Though the past couple of weeks I've begun to forget that as most our Germans have gone MIA, yet our Cameroonian count goes ever upward. Remember how I called Hamburg the other Ghana? I think the other Cameroon is growing in Berlin. It's like every time we find one Cameroonian, we show up and he has five friends that want to meet with us too. We came home from an appointment on Friday night with a handful of aforementioned Cameroonians and the other sisters quickly opened the windows and exclaimed that we smelled like fish. Which neither of them happen to like. Which is also the smell of every African apartment. And, on that particular night, also the smell of our clothes, skin and hair.
Sometimes I love teaching Africans. Sometimes it's really hard. They either cling to every word you say or want to fight you (and almost always want to marry you). We had many appointments this week where they mostly just wanted to fight/marry us. It is exhausting to be talked at for two hours. And to smell like fish. Okay, maybe the smell isn't that exhausting. Just a strange side effect. So that's that with our Cameroonians.
Oh also remember the story of Winfred last week? We get texts about all the people who are getting baptized in our mission every week and found out that Winfred is getting baptized in Cottbus. Mystery solved.
Moving eastward in our world cultural microcosm, Annie is still great. Every lesson that we have with her is so awesome somehow, like a perfect balance of true principles, questions, scriptures, testimony, personal experience, and joint-teach-ness. She still hasn't made it to church yet though so we asked her why she thinks we keep asking her to come. Her response: to come closer to the God.
Exactly. Because we go to church to come close to Him and remember Him and to prepare for the upcoming week!
We found out yesterday that Elder Bednar still speaks really good German. We had a stake conference broadcast that was special for Germany and while they translated most of the talks, Elder Bednar just whipped out his German and gave an awesome talk. T'was sweet.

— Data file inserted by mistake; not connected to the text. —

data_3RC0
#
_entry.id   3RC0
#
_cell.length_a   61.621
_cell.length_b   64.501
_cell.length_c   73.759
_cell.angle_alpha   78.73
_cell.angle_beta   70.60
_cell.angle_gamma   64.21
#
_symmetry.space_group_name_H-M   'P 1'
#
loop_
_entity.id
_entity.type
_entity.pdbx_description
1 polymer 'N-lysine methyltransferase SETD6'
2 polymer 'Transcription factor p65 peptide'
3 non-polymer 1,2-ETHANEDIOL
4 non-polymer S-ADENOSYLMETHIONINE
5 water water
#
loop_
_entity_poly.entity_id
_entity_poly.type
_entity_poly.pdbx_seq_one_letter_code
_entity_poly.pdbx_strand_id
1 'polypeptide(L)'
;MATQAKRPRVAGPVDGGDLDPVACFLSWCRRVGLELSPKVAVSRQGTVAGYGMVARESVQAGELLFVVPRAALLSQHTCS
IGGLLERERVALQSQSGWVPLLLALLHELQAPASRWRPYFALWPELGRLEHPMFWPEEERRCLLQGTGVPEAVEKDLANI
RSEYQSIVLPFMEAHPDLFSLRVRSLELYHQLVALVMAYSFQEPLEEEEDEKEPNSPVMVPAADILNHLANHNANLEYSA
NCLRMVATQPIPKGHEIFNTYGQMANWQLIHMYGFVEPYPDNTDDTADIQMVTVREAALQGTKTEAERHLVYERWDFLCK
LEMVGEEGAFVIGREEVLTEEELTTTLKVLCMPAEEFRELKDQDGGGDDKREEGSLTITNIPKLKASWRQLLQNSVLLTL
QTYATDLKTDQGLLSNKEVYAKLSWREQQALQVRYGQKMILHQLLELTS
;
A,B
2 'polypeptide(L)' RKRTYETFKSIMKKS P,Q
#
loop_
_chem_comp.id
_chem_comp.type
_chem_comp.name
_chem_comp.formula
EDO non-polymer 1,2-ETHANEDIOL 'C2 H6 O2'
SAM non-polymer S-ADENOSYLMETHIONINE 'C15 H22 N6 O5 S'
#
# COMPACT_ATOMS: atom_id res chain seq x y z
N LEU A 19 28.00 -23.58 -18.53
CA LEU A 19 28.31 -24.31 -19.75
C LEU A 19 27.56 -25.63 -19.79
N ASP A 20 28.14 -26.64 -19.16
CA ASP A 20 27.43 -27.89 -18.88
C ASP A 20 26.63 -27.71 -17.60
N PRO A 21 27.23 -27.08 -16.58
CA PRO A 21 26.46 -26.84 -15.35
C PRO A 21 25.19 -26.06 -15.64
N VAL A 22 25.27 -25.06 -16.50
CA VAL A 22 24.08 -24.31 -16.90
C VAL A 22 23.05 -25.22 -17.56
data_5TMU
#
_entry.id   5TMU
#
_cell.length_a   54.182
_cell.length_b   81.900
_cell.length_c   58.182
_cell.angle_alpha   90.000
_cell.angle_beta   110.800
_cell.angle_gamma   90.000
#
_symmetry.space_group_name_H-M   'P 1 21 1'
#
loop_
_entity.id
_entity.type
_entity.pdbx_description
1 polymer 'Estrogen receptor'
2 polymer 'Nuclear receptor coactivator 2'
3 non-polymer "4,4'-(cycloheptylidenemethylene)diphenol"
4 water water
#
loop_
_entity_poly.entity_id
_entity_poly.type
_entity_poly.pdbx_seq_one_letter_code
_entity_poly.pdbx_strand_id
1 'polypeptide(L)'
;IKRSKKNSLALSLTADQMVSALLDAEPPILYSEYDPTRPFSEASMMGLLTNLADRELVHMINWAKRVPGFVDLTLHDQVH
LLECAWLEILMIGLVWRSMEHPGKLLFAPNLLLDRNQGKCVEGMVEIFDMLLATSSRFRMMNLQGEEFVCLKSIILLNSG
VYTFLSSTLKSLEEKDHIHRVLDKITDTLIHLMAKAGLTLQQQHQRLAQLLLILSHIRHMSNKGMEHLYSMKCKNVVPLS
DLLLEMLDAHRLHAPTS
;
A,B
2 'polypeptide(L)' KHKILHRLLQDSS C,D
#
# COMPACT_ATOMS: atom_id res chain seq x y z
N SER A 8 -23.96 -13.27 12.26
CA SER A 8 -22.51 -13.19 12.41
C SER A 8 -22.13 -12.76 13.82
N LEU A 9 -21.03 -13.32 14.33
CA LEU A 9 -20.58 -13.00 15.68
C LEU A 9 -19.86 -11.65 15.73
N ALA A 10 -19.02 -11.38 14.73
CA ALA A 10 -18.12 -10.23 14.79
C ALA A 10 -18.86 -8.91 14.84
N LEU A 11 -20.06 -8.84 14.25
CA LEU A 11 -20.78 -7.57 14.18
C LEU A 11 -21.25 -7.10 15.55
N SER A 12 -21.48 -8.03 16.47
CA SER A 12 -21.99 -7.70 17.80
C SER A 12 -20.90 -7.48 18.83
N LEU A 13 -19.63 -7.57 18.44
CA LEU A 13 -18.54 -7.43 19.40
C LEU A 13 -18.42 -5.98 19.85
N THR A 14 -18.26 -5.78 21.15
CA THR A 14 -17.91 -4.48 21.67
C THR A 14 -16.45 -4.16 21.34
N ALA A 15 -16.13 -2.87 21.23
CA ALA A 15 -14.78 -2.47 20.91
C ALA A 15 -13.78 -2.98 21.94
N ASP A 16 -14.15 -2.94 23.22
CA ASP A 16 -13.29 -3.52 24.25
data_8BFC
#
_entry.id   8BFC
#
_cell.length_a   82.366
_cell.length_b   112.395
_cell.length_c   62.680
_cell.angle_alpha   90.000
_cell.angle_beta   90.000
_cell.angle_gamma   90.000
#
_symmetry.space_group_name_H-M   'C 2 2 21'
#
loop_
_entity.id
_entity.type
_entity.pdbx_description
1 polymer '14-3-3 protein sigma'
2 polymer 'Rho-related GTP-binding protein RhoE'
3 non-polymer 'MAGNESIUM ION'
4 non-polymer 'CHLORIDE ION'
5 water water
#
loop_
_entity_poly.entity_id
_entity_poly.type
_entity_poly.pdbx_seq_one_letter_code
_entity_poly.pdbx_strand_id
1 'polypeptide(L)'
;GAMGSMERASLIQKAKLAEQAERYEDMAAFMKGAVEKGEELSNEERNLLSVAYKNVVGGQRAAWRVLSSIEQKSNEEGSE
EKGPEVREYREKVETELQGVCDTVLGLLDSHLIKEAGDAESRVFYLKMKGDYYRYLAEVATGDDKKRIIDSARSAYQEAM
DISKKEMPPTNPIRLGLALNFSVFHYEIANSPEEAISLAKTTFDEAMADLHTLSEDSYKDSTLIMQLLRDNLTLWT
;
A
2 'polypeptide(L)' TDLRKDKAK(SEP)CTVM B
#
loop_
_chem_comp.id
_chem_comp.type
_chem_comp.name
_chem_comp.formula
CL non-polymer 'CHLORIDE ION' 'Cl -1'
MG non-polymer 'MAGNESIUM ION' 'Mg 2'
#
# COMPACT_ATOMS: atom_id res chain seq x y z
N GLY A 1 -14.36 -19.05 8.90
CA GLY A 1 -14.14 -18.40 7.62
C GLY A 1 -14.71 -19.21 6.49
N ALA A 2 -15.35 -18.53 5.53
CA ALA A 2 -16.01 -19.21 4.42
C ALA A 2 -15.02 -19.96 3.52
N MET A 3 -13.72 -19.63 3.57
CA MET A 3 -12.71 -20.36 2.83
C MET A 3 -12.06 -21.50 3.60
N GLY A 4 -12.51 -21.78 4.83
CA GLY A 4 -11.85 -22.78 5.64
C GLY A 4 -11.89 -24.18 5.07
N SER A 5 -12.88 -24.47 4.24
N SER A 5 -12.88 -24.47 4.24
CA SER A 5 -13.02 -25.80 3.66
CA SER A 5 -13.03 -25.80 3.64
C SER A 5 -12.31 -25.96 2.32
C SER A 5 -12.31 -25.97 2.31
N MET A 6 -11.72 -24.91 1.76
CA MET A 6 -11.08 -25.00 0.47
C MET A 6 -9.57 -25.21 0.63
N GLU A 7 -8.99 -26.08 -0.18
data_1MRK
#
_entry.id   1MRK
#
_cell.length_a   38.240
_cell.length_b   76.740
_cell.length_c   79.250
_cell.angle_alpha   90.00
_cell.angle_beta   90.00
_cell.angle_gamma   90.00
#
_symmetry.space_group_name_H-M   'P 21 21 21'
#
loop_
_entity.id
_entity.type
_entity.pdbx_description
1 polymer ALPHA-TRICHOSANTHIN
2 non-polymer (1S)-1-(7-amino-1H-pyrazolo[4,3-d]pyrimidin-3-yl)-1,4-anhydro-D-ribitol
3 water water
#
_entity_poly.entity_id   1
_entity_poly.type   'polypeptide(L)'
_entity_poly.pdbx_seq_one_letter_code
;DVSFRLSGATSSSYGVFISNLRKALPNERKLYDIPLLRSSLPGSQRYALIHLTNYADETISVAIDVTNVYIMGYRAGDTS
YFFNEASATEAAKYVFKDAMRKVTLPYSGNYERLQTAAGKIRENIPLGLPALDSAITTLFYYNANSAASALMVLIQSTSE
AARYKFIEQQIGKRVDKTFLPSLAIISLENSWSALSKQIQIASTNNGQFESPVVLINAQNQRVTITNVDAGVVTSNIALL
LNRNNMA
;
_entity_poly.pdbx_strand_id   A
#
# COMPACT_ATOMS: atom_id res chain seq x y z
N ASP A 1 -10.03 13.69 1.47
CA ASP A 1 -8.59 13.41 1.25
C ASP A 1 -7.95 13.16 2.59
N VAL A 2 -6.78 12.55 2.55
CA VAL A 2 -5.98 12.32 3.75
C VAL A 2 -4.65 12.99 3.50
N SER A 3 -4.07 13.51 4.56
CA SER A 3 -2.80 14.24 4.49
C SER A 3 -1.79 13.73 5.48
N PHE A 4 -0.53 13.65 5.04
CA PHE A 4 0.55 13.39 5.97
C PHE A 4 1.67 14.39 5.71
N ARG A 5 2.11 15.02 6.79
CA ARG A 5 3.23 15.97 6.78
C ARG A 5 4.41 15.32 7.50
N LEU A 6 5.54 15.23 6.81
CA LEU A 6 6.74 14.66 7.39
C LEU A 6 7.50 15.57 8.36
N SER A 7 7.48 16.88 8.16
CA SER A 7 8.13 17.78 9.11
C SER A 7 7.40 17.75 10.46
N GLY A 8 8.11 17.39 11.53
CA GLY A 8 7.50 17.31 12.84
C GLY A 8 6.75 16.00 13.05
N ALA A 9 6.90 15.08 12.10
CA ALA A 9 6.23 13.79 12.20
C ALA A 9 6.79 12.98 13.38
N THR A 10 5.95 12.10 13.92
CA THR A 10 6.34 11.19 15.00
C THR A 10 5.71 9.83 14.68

Back to an every-person-in-the-world-problem. The greatest obstacle I feel like we have as missionaries: busy-ness. Because there is so much to do in the world and so many things that compete for people's' time, but actually, in case you were wondering, we choose what fills our time. There are things everyone has to do, like eat and work and sleep and study, but our lives are made up of so much more than the mundane things of everyday existence. We ask investigators, "Why haven't you been praying or reading in the scriptures or coming to church?" And they almost always respond, "I was too busy." Okay people, you can say like a 30 second prayer. You can read in the scriptures for two minutes. "I was too busy" is not a valid excuse. Please try again. President Monson said, "Whether it is the best of times or the worst of times, God is with us." So are we with Him?
I know I'm a missionary so the only thing I have to do with my time is pray, read, my scriptures, go to church, and meet with other missionaries, but I personally know it’s possible to do those things at home too as a working student who still sleeps. Someone else will have to back me up with the extra responsibility of parenting. But I believe it's true. We fill our time with what is important to us.
I think I got a little stuck on that. Or maybe I really am just angry about busy people. Righteous indignation I mean.
Ok, end of rant.
Make time for the things that matter most. And watch this video while you ponder.
-- Sister Claire Michelle Woodward